How Quick-Service Chains Can Win at Mobile Order Ahead this Winter

    Curbside 2.0 is coming fast.

    Starbucks mobile curbside.
    Starbucks
    The leaders, like Starbucks, are using cutting-edge technology to improve the customer experience.

    Mobile leaders unpacked how COVID-19 changed roadmaps and accelerated new customer norms at the Mobile On Air digital conference in October. In a standout session, Christopher Douglas, from World Wide Technology, illuminated that the pandemic forced brick-and-mortar businesses to think like technology companies. Almost every brand speaker, from Nicole West at Chipotle to Matt Hudson at Belk, revealed mobile order-ahead is a focus for their organization. 

    Curbside 1.0 has gaps

    Curbside 1.0 was about shipping a fast and furious MVP to meet a surge of customer demand. However, this transition was not easy. Designed to serve customers inside a store, many quick-serve restaurants and retailers faced challenges as they adapted to these new standards. 30-plus of the top 50 retailers reacted to the overnight realities of COVID-19 with a Curbside 1.0 offering, but these scrappy operations were not built to be enduring for retailers or quick-serves. These early curbside offerings consisted of customers placing an order, driving to the store or restaurant, then looking for signage with instructions in a crowded parking lot or turning on their flashers while staff attempted to fulfill the order by relying on the customer’s scheduled pickup time alone. Early iterations were built without technology at the core and these analogue systems quickly resulted in new issues. 

    In this journey, the following problems emerge:

    • Customer wait times are too long
    • Employees are not notified if customers are early or late
    • Management is unable to analyze trips and make data-driven improvements

     

    As a result, customers arriving late would be handed a cold coffee or meal, while those arriving early would need to notify staff that they’d like to verbally check-in their order. In many cases, staff is left to search outside for a car hoping the customer arrived at their selected time window. 

    The pandemic forced brands to offer curbside to customers quickly to promote safety and meet their needs, but this fast-growing channel has proven that it is here to stay. A study from Datassential, a foodservice research firm, revealed that 80 percent of consumers felt most comfortable and safe ordering ahead for curbside pickup as opposed to dining in. 

    If the goal of mobile order-ahead is to meet consumer expectations for convenient pick-up experiences, then Curbside 1.0 is falling short of its promise and long-term potential.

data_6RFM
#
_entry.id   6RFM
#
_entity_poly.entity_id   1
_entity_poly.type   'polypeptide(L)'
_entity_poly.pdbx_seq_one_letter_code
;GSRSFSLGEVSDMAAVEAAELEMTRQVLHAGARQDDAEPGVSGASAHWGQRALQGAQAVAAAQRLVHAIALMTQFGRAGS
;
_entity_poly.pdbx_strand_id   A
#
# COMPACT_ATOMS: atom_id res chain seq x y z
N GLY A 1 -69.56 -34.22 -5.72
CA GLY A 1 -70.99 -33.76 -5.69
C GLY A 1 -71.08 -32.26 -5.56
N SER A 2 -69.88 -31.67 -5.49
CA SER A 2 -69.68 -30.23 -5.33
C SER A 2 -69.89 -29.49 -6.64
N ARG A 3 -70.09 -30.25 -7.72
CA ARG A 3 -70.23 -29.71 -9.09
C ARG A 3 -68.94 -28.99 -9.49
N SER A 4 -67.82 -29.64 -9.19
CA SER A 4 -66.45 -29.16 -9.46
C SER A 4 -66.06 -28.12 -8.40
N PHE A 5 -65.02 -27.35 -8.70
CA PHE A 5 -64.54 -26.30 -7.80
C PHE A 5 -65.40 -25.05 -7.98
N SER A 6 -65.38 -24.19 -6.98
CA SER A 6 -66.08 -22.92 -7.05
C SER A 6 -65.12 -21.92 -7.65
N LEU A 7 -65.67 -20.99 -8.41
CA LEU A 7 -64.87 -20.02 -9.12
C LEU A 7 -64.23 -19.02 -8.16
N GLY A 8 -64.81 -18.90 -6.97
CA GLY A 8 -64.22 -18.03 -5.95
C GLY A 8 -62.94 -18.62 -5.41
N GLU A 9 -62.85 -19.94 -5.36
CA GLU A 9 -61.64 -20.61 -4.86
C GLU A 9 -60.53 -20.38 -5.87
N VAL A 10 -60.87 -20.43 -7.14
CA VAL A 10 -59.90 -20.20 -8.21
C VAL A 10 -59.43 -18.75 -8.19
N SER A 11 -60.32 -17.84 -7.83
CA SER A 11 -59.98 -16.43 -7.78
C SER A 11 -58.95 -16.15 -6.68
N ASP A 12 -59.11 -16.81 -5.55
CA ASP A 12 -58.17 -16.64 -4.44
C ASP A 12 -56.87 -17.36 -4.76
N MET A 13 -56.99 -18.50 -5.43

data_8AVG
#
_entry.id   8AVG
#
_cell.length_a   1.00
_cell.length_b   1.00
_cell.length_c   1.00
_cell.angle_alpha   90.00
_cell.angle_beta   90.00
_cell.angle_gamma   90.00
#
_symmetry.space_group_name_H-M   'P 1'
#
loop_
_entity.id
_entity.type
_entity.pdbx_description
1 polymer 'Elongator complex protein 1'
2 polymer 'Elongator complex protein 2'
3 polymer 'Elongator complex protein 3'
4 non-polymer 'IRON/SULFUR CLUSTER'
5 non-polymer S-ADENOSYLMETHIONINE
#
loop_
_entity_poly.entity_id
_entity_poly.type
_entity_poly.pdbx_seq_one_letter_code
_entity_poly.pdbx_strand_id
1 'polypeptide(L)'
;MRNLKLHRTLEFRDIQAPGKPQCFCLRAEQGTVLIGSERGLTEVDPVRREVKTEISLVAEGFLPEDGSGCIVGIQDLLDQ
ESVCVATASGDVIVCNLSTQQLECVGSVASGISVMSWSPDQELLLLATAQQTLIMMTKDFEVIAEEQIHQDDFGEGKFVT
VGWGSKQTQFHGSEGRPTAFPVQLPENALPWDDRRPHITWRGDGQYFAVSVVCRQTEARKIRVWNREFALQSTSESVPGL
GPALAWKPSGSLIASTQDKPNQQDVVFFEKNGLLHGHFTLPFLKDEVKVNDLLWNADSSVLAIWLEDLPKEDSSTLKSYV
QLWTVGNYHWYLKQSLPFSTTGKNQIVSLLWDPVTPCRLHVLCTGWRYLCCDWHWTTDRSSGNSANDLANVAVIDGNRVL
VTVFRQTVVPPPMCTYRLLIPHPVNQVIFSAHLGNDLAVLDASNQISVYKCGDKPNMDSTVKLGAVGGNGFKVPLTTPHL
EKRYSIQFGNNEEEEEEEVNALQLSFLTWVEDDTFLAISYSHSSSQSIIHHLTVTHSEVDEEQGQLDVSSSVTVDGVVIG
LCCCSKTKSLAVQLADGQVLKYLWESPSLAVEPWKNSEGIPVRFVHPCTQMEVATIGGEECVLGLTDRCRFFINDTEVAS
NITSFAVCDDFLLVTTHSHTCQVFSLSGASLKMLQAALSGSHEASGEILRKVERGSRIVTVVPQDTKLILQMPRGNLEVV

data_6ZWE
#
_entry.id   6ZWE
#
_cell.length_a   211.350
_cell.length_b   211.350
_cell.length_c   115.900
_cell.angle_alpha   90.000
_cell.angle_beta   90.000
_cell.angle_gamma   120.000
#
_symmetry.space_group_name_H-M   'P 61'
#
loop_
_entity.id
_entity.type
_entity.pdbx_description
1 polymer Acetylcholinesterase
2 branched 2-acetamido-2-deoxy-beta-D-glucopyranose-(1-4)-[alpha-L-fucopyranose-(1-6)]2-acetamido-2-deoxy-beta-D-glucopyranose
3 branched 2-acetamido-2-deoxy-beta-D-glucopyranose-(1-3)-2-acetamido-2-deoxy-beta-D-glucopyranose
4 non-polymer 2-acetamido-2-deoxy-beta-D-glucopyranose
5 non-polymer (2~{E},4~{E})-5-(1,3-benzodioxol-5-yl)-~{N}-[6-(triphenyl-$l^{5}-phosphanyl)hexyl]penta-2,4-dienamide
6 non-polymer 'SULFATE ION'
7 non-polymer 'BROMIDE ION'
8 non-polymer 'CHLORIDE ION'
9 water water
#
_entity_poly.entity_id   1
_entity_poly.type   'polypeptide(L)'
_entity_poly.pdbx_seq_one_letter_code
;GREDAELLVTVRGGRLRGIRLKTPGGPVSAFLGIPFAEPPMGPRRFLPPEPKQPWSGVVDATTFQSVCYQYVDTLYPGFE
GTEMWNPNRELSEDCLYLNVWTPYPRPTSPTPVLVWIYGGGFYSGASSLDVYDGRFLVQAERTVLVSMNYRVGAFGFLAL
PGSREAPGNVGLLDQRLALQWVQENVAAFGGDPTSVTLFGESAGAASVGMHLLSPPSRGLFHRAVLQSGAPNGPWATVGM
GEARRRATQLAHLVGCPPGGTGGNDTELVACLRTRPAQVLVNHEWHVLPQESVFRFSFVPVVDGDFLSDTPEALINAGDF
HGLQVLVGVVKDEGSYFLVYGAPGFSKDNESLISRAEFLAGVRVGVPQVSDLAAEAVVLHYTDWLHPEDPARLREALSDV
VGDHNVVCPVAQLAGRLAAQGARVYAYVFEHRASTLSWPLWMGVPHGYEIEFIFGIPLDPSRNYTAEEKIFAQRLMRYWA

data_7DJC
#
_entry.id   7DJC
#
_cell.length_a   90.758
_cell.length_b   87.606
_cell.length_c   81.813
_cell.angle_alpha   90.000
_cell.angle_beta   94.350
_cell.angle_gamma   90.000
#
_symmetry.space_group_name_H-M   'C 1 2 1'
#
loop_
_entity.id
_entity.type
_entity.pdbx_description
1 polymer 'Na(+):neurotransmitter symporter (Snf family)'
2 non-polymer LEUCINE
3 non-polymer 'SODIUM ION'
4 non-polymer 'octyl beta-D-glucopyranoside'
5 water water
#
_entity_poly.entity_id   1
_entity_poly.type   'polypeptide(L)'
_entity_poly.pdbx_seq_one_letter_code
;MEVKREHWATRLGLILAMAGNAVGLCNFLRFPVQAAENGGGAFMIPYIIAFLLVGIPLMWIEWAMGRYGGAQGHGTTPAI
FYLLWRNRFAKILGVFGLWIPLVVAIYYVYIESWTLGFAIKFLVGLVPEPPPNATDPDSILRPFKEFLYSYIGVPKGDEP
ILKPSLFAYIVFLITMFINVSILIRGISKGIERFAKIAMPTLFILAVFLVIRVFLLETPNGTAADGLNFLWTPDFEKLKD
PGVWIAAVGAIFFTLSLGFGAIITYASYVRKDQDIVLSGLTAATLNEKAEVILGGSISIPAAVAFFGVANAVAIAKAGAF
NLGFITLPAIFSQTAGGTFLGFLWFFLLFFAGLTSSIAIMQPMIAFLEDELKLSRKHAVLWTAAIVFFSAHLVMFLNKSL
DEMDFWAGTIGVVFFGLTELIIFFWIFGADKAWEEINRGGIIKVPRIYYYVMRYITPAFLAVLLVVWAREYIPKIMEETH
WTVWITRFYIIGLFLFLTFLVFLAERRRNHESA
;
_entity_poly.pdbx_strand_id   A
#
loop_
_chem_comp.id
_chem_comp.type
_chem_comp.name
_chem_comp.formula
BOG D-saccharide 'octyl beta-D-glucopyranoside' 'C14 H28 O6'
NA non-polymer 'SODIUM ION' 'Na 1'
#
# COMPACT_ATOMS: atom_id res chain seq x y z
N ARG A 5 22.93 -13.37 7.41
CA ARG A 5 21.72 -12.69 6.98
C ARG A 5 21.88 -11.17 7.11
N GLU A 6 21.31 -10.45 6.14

The future of mobile order ahead is live tracking

    Curbside 2.0 is all about digitally tracking a live trip. This live tracking allows product teams to build workflows that allow customers to easily select an early check-in if they are ahead of schedule, and it allows staff to easily see customer ETAs in the event someone is running late. 

    With live tracking at its core, Curbside 2.0 unlocks three new capabilities:

    • Customer wait time will decrease as employees are equipped with live location-based ETA information
    • Employees are notified when customers are approaching and have arrived, regardless of the scheduled time
    • Management has access to data of customer trips to analyze which locations need more training

     

    Moreover, this technology empowers brands to power an efficient curbside pickup experience without demanding the need for additional staff on hand to make it happen. 

    Why now?

    As we head into our first COVID-19 winter, mobile order-ahead and live tracking will be front and center. The kinks in Curbside 1.0 will lead to poor customer experiences, and the spotlight will shine on the quick-service restaurants that have the right infrastructure in place for live tracking with Curbside 2.0. 

    The pandemic accelerated curbside delivery and pickup on many quick-service restaurant roadmaps, and brands learned the importance of focusing on productizing their technology stacks to support these capabilities as they arise. The brands who emerge as leaders–like Starbucks, for example–are those that think about how they can use cutting-edge technology to improve the customer experience. Over 50 percent of quick-service restaurant IT pros say location technology will be transformative for their business, and live tracking is the way brands can transform their mobile order-ahead to meet customers’ expectations this winter. 

    Coby Berman is the co-founder and COO at Radar. He was previously the Director of Sales at mParticle and an Account Executive at Foursquare. He has a BA from Hamilton College.